I am writing this message for all who are on the brink of exhaustion, about to faint and overwhelmed by your present situation. You’ve been a faithful servant, and you’re confident that God can do the impossible. However, you have some lingering doubts about his willingness to intervene in your own struggle.
Consider this verse. “Jesus called his disciples to himself and said, ‘I have compassion on the multitude, because they have now continued with me three days and have nothing to eat. And I do not want to send them away hungry, lest they faint on the way.’” (Matthew 15:32, NKJV).
I believe Christ was making an important statement to his disciples here. He was saying, “I’m going to do more for the people than heal them. I’ll make sure they have enough bread to eat. I’m concerned about everything that affects their lives. You have to see that I am more than just power. I am also compassion. If you see me only as a healer and miracle worker, you will fear me. If you also see me as compassionate, you’re going to love and trust me.”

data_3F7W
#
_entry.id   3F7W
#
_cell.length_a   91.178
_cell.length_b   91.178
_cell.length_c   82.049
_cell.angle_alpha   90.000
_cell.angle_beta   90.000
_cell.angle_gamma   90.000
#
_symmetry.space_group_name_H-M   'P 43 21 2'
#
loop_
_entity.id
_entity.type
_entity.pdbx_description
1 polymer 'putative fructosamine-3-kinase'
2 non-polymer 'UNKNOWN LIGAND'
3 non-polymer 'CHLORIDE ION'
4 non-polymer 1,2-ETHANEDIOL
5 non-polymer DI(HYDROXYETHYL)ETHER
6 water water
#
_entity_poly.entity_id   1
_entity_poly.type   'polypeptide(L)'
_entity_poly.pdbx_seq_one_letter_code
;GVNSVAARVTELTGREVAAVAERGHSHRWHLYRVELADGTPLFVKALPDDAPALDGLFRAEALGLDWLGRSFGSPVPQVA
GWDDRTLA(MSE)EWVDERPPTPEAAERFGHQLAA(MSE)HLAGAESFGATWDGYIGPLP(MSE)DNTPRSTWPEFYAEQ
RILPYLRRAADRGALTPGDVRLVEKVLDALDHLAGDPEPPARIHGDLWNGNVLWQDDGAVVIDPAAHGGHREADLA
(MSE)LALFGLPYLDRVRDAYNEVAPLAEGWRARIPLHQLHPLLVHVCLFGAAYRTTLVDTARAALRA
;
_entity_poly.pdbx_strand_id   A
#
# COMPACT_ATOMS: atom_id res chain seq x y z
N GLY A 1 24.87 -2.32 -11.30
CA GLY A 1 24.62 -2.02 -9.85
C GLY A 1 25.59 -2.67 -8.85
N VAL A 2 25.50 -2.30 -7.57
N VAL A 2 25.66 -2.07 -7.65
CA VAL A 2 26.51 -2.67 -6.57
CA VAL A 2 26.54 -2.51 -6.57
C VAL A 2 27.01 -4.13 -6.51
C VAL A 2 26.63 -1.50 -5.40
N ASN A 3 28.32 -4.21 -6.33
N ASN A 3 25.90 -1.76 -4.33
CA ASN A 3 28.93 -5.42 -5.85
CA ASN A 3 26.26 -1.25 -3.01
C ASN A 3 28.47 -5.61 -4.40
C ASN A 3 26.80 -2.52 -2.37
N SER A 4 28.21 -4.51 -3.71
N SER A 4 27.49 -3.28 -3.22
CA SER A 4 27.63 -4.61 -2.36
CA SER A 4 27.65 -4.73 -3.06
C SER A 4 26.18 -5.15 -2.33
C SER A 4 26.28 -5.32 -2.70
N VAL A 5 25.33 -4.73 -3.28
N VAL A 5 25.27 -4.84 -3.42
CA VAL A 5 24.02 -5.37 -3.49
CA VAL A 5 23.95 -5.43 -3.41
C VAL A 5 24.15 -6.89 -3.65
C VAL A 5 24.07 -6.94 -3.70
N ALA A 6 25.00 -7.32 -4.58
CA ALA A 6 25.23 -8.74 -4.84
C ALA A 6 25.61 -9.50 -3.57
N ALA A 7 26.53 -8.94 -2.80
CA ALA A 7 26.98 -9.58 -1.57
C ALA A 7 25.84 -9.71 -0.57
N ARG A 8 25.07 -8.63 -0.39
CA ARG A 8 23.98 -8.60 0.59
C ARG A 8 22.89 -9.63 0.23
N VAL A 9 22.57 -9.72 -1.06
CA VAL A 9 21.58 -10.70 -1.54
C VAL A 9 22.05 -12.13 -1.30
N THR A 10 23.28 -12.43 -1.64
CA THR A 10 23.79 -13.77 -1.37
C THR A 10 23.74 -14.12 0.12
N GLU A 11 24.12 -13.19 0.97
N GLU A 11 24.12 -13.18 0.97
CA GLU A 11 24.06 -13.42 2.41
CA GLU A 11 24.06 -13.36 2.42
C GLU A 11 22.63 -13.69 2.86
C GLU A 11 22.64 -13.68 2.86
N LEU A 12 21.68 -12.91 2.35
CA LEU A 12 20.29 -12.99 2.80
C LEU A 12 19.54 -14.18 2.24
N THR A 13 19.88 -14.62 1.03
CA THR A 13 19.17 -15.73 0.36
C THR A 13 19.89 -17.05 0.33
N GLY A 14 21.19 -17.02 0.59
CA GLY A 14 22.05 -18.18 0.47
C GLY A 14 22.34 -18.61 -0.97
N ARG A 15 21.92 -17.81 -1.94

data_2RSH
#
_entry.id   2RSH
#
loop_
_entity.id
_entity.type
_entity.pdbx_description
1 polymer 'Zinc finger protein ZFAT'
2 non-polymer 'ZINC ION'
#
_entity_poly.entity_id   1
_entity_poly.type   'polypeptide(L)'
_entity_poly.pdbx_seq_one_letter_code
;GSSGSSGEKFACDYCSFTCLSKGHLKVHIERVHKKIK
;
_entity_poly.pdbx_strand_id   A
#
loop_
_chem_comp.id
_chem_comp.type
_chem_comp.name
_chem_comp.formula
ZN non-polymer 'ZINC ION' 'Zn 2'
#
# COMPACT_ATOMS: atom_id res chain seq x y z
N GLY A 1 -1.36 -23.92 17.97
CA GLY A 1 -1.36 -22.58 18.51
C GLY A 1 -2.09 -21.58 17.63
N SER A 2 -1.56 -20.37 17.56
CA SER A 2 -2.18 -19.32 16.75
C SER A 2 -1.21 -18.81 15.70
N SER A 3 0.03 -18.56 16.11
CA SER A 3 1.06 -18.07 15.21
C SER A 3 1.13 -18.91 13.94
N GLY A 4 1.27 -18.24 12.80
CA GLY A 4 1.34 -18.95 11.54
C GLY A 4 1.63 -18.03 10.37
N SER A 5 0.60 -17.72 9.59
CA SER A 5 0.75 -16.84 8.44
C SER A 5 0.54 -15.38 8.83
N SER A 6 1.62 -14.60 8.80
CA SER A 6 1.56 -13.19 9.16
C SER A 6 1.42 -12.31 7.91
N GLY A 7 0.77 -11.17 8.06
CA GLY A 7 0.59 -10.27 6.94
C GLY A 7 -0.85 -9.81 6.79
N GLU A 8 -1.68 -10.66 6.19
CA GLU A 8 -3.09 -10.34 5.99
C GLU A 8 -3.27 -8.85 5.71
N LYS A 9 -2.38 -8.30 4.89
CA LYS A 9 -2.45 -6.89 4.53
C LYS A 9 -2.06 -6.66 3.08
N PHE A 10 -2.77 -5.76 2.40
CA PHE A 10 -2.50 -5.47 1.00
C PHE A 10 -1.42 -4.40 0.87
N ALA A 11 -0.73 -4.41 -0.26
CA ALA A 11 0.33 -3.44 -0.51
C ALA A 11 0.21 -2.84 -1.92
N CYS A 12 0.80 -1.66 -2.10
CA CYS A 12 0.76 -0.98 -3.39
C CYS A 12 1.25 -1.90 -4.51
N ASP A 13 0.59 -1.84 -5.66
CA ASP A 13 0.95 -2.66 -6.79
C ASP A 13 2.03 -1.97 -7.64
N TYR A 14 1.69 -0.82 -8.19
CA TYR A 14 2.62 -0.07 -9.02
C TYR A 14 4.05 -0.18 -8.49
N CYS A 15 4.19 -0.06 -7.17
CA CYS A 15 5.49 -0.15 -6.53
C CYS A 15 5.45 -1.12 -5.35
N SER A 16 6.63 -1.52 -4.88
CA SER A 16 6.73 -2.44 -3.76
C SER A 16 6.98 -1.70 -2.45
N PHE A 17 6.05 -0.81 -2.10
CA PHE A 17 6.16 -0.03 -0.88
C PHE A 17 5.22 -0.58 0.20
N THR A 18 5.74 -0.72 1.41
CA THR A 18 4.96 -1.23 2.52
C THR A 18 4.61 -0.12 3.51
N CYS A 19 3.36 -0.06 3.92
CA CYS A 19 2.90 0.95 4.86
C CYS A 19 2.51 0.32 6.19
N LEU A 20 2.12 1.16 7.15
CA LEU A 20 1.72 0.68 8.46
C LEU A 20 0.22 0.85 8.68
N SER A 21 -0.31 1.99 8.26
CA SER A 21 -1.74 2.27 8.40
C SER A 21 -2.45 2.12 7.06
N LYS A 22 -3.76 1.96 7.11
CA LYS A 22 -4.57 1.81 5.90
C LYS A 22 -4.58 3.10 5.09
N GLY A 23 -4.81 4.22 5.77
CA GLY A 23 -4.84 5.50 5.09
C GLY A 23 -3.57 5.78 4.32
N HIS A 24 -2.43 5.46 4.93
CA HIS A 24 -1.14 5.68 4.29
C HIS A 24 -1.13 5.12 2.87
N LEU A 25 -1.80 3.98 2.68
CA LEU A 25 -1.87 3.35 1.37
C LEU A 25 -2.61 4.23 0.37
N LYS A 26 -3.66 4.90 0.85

I wonder how many readers of this message have spoken words of faith and hope to others who are facing distressing, seemingly hopeless situations? You have urged them, “Hold on! The Lord is able. He is a miracle-working God, and his promises are true. So don’t lose hope because he’s going to answer your cry.” If someone were to ask us, “Do you really believe in miracles?”, our answer would quickly be “Yes, of course. I believe in every miracle I’ve read about in scripture.” Yet this answer is not good enough.
The Lord’s question to each one of us is “Do you believe I can work a miracle for you?” Do we believe that he will work not just one miracle but a miracle for every crisis we face? We need more than by-gone miracles in history. We need up-to-date, personal miracles that are designed just for us and our situation.
Think of the one difficulty you’re facing right now. Do you really believe the Lord can and will work it out in ways you can’t conceive? That kind of faith commands the heart to quit fretting. It tells you to rest in the Father’s care, trusting him to do it all in his way and time.